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Fall of the House of FIFA

Genre: Non-fiction, sport, corruption

Stars: 5

Links: Amazon UK, Amazon US, and Waterstones


The Blurb:

Fifa was founded in 1904 to unite the football-playing world, its first congress stating that ‘no person should be allowed to arrange matches for personal profit’. A little over a century later, a judge in a Brooklyn courtroom called Fifa a ‘Racketeering Influenced Corrupt Organisation (RICO) enterprise’ – a term originally coined for the mafia.

As dazzling World Cups captivated billions around the world Fifa became a commercial magnet, money pouring into its coffers. Its earnest foundations began to crumble as those entrusted with the sport wanted their share.

For forty years Joao Havelange and then Sepp Blatter presided over a Fifa now plagued with scandal – dawn raids, FBI investigations, allegations of money laundering, industrial-scale bribery, racketeering, tax evasion, vote-buying and theft that now came to define the organisation whose purpose is to foster international cooperation and nurture the spirit of this simple, beautiful game.

David Conn, football’s most respected investigative journalist, chronicles the extraordinary history and staggering scale of corruption, paints revealing portraits of the men at the centre of Fifa – the power brokers, the indicted, the legends like Franz Beckenbauer and Michel Platini – and puts the allegations to Blatter himself in an extended interview.

The Fall of the House of Fifa is the definitive story of Fifa’s rise and the most spectacular fall sport has ever seen.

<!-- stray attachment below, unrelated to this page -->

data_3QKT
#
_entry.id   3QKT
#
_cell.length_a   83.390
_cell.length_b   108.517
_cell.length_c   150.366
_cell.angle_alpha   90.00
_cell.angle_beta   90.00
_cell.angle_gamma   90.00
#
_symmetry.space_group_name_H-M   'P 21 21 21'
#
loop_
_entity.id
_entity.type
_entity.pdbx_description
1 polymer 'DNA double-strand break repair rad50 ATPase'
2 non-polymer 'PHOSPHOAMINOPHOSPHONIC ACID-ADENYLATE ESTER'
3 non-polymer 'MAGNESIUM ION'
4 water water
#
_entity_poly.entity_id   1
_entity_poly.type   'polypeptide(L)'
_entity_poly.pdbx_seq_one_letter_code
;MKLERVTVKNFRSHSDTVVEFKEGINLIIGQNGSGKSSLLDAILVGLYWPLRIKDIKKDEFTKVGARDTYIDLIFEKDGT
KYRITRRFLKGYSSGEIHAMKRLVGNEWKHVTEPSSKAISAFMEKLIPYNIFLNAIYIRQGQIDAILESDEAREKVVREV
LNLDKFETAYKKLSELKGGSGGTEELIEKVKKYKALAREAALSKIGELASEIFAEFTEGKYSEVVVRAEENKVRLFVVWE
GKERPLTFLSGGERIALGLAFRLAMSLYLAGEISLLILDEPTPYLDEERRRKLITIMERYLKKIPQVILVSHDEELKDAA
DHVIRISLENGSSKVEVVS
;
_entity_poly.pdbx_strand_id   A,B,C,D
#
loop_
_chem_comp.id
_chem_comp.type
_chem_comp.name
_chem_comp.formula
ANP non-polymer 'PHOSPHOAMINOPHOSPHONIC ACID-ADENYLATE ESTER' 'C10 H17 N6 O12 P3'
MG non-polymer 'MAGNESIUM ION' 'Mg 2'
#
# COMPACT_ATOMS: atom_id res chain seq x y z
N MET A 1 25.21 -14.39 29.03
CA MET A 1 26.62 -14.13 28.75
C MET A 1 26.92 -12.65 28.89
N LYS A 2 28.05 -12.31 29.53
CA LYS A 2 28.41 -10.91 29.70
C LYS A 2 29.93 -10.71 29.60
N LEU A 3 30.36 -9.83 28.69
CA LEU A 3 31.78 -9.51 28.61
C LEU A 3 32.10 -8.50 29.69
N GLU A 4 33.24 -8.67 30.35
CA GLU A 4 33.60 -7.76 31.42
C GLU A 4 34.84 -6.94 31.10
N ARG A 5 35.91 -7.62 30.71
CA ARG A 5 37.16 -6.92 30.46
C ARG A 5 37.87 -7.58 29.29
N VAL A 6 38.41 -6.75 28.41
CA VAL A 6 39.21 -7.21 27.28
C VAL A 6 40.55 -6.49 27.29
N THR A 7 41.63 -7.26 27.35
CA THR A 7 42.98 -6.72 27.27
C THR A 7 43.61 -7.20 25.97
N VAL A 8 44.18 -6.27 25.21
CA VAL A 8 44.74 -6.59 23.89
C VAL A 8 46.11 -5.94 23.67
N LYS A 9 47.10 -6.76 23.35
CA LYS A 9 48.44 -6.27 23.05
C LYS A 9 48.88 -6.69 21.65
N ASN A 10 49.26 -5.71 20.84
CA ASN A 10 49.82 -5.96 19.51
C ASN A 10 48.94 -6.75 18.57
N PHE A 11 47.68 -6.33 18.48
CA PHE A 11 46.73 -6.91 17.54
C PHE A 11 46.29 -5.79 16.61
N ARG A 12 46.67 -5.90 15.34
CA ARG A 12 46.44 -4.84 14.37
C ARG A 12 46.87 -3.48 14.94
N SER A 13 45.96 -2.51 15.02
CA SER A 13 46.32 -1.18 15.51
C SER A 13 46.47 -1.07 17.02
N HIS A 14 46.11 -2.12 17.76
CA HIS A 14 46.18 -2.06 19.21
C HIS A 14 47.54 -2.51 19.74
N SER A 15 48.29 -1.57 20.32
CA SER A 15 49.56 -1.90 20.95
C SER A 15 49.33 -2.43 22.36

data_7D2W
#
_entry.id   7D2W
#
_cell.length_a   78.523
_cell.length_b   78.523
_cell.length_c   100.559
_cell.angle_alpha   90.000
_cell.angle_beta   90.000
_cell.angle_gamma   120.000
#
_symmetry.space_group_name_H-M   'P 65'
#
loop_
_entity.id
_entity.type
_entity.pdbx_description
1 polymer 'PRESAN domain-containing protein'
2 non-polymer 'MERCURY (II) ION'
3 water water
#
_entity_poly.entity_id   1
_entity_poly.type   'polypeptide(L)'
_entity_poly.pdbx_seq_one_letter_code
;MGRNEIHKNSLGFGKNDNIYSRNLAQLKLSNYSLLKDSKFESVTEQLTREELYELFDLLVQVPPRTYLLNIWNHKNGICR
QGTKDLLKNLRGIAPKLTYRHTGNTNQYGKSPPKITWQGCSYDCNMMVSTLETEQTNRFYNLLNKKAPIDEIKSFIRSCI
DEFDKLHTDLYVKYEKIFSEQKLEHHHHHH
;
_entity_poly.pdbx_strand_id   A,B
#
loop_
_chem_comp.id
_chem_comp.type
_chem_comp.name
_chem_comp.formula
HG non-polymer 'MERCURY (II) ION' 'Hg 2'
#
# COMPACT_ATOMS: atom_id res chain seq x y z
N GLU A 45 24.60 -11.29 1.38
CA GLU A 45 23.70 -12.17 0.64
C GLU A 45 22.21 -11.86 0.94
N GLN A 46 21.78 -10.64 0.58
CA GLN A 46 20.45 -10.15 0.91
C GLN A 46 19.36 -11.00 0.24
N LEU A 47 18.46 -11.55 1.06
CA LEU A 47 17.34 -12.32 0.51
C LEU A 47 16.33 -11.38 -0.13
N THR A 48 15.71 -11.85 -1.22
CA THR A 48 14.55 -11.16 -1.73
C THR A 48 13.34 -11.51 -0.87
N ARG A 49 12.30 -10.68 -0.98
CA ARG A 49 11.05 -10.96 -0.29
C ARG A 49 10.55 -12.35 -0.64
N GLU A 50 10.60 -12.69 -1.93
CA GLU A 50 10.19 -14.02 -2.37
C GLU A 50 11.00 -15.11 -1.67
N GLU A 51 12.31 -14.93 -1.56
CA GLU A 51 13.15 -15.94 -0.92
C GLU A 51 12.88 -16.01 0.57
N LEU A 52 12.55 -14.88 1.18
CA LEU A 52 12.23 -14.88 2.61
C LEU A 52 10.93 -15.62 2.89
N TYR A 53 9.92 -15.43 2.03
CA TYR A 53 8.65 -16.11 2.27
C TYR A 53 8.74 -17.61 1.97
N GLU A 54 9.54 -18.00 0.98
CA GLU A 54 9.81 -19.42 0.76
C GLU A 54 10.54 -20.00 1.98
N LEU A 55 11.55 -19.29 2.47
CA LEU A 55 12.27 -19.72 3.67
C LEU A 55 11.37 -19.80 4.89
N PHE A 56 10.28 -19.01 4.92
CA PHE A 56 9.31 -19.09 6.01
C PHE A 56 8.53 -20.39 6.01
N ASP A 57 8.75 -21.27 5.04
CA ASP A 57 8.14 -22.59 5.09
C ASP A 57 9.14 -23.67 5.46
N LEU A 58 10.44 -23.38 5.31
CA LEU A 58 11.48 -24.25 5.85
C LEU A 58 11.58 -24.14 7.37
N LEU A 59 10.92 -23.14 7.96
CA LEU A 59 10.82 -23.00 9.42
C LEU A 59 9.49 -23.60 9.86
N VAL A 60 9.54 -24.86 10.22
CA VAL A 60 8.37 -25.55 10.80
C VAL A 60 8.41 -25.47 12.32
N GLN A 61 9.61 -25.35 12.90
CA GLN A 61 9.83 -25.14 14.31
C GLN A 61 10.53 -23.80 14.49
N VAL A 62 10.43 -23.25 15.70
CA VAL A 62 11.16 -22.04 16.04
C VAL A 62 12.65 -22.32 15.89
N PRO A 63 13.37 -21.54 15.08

My Review:

Beautifully written, well-researched, and deeply disturbing, this is a guilty pleasure of a read.

Documenting the rise of FIFA as an amateur organisation to the global powerhouse it is today, the author sets out credible and (sadly) believable evidence of the corruption that took root and slowly yet steadily sapped the organisation of funds that should have gone back into football and not into individuals’ pockets. A culture of bribery for self-enrichment and power, this is a harsh indictment on the governing body of world football.

Despite dealing with a non-fiction topic, the pace and poetic feel to the writing draws you in like the best of thrillers. And, in a way, this is exactly what this book is: a thriller tale of corruption, fraud, and bribery conducted by men charged with the governance of the wonderful sport that so many (including myself) love – and of how they proceeded to bleed it dry. It is a story that nobody wants to be true, but is profoundly convincing. It is, in short, a brilliant, compulsive yet deeply depressing read.